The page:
Numerous studies involving more than 1.3 million patients show no clear risk of heart attacks with Avandia and indicate it doesn't increase deaths, said Ronald Krall, Glaxo's chief medical officer. Patients taking Avandia had fewer strokes, which generally rise in tandem with heart attacks, underscoring the uncertainty of the analyses that do show a risk, he said.

Glaxo proposed continuing studies of Avandia to determine the heart risks and adding information to the drug's package insert in the meantime.

"We have five ongoing trials, four of which are large, long-term outcome trials, three in high-risk populations, that will read out in the next 18 to 24 months and will undoubtedly alone or as a group help us resolve any current uncertainty'' about the heart attack risk of Avandia, Krall said.

Panel's Options

The FDA panel is considering more than 600 pages of data and dozens of studies on Avandia. The agency asked the advisers to vote on whether existing information ``supports the conclusion'' that Avandia increases cardiac risks like heart attacks and if such a risk is greater than that from other therapies.

If the panel recommends the drug should stay on the market, the agency wants to know what steps it can take, such as limitations on Avandia's use, to maximize its benefit while reducing its risk.

Graham said a similar drug called Actos from Osaka-based Takeda Pharmaceutical Co. doesn't have the same cardiovascular risks. The FDA's Meyer urged the advisers to consider side effects of Actos and other medicines used to treat diabetes.

An estimated 246 million people, nearly 6 percent of the world's adult population, suffer from diabetes and 3.8 million a year die from it, according to the International Diabetes Federation. The most common form is type 2, linked to a sedentary lifestyle and excess weight.

Progressive Disease

The cells of those patients don't properly produce and use insulin, the hormone that coverts blood sugar to energy. The disease is progressive, with patients needing more and more aggressive therapy to get their blood sugar under control. Persistently high levels eventually damage the nerves and blood vessels, leading to blindness, kidney failure and death.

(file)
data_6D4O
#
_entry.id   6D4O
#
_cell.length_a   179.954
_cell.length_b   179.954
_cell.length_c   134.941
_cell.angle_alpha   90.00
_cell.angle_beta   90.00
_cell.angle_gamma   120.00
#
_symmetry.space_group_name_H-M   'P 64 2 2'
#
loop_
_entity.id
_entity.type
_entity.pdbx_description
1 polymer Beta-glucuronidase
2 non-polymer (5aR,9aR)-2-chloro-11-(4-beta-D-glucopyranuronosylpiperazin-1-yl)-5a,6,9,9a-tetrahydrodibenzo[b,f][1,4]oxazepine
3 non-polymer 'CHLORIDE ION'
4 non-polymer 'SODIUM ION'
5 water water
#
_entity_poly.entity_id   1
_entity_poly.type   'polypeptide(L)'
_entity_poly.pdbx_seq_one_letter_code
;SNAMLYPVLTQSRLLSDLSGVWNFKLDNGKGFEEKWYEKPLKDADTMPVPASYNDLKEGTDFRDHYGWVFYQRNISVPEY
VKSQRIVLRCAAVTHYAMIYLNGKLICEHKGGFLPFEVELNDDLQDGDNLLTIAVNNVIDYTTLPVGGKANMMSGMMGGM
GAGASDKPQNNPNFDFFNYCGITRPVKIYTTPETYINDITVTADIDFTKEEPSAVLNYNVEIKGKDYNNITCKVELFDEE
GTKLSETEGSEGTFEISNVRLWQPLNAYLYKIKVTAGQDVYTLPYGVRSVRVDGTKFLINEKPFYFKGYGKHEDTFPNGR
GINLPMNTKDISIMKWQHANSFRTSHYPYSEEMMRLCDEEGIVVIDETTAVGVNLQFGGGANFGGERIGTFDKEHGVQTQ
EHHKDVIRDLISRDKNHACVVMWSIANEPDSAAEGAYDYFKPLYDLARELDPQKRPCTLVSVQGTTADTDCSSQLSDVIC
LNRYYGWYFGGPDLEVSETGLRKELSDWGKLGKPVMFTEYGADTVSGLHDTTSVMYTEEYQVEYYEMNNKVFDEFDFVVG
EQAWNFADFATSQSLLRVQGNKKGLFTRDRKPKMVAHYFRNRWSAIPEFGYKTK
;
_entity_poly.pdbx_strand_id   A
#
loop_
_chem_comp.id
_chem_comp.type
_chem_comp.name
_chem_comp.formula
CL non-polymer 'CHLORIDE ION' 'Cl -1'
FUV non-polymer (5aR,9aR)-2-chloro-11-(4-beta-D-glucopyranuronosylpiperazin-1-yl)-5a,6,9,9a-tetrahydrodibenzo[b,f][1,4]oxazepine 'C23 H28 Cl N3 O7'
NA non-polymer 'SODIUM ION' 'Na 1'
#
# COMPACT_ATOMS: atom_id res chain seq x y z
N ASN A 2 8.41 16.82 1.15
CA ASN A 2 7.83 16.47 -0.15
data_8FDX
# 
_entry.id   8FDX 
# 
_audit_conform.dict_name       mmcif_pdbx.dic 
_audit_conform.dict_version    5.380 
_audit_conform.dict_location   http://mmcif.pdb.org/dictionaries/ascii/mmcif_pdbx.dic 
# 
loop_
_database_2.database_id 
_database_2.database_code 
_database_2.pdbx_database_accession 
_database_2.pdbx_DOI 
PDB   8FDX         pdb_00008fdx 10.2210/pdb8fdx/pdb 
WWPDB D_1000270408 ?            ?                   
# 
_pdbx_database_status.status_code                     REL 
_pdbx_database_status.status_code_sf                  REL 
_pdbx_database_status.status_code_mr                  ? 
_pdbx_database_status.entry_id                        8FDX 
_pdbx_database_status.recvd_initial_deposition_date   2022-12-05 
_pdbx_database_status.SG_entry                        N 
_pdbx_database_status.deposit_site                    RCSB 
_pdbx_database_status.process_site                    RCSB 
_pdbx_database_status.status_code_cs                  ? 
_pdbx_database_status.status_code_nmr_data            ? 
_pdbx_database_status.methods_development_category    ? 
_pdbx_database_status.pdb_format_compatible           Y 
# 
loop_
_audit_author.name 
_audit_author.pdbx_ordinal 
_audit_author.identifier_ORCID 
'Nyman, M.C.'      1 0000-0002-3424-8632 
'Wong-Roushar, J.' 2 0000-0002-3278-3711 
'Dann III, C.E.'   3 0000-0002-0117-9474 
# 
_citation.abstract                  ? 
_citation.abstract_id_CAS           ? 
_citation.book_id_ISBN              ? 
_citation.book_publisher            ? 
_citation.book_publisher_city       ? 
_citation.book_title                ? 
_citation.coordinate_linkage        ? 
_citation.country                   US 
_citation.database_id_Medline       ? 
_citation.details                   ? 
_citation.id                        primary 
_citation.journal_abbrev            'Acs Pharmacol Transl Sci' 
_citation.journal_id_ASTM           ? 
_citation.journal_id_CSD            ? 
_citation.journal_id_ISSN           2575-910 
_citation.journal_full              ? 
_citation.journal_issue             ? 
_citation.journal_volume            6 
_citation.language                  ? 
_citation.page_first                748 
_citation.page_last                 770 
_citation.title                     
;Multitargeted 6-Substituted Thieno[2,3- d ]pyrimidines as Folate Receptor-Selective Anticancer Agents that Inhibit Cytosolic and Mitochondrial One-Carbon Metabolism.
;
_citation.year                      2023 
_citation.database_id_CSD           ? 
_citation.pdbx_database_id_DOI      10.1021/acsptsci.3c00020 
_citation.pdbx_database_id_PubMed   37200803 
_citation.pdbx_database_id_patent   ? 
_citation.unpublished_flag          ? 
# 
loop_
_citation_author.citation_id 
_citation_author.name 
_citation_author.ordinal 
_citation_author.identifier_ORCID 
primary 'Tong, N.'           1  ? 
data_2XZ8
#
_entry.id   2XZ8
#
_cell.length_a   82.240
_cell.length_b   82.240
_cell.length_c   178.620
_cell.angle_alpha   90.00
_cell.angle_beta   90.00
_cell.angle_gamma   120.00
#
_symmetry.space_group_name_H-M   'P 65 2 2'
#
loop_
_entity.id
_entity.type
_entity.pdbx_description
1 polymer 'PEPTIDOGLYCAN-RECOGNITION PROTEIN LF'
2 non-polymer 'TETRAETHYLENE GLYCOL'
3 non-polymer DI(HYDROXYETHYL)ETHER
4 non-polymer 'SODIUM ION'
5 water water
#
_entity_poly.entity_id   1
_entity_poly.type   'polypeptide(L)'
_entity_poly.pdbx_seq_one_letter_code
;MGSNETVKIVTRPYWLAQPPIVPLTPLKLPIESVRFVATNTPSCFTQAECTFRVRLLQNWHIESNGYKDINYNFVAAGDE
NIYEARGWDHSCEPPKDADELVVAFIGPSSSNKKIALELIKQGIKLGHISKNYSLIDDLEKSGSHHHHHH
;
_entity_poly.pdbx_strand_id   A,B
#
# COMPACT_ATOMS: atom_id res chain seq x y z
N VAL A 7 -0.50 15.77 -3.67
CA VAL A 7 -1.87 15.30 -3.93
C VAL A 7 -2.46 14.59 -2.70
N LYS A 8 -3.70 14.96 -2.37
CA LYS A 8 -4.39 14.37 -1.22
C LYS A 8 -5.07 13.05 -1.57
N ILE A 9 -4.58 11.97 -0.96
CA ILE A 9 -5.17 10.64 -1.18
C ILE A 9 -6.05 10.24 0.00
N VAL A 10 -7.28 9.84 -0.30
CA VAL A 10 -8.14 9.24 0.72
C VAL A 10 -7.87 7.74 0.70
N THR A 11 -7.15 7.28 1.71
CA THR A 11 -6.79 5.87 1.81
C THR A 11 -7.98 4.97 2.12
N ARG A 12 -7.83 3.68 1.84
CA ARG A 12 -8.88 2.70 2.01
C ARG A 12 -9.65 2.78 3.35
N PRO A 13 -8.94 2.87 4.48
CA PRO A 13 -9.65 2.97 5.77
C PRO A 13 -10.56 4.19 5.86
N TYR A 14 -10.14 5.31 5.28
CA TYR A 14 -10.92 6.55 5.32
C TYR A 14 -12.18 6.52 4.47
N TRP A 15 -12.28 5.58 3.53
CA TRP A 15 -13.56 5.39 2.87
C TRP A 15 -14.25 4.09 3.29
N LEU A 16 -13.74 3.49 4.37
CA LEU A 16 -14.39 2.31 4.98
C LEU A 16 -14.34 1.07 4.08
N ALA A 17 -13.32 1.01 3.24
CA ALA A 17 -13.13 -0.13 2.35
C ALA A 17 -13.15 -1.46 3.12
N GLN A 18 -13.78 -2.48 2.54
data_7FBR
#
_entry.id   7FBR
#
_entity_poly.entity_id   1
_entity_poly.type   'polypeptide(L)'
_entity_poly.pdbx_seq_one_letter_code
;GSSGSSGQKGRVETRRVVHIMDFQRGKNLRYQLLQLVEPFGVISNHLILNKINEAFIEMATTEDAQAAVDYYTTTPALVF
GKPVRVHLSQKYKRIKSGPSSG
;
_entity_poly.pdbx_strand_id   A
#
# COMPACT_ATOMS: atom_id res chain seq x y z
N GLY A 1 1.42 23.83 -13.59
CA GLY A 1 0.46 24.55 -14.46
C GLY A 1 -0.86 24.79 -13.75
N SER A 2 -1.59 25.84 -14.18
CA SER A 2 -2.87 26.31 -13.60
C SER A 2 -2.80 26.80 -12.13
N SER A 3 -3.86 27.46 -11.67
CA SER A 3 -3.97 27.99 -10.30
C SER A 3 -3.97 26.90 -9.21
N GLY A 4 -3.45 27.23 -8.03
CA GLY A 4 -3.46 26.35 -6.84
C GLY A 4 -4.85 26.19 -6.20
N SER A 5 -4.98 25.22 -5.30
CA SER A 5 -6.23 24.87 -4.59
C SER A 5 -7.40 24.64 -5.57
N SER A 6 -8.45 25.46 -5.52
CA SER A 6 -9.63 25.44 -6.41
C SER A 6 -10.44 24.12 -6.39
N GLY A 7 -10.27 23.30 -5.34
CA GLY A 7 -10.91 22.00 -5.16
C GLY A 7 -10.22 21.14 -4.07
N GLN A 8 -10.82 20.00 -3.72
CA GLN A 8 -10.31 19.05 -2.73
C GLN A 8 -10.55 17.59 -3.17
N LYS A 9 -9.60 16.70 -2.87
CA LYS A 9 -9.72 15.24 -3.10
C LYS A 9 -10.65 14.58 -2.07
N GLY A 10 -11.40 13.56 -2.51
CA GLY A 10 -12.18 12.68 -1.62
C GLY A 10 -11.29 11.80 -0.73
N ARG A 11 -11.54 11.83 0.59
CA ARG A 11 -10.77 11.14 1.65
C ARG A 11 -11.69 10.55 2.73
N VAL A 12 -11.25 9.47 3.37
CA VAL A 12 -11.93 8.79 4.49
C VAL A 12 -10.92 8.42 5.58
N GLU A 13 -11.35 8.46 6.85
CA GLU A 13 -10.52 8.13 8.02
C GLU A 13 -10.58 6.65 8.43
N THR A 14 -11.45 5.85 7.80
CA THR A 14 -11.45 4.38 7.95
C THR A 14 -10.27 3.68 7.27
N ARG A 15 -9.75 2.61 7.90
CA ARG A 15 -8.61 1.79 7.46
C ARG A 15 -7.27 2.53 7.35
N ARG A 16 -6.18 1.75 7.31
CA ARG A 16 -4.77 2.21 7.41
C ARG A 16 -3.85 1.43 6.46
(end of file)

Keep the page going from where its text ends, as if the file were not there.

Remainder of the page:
Avandia and other treatments make the cells more sensitive to the insulin the body produces. Other therapies prompt the body to make more insulin. Eventually, most patients need insulin injections to control their blood sugar.

The advisory committee's position will help determine whether and to what extent Avandia will contribute to Glaxo's future earnings. It was the world's best-selling diabetes pill and London-based Glaxo's second-biggest drug last year, bringing in $3.3 billion for the company.

Avandia sales include revenue from two combination products. Avandamet, a combination with generic metformin used to control blood-sugar levels, had global sales of $400 million in 2006. Sales of Avandaryl, a combination with Sanofi-Aventis SA's Amaryl to stimulate production of pancreatic insulin, were $82 million.

Sales Fell

After the heart-attack risk was reported in May, Avandia sales fell 22 percent in the second quarter as doctors turned to Actos and newer medications from Merck & Co. and Eli Lilly & Co.

Before the controversy began, analysts were expecting Avandia to reach peak sales of about $6 billion (3 billion pounds) by 2011. Now many say the chances are slim.

"It will be very difficult to recover from this,'' Nick Turner, an analyst at Mirabaud Securities in London, said in a telephone interview earlier this month. "Even if the FDA doesn't can it, it is going to be hard to get patients to take the risk,'' he said. ``Every man and his dog is going to be looking at every trial for heart risk.''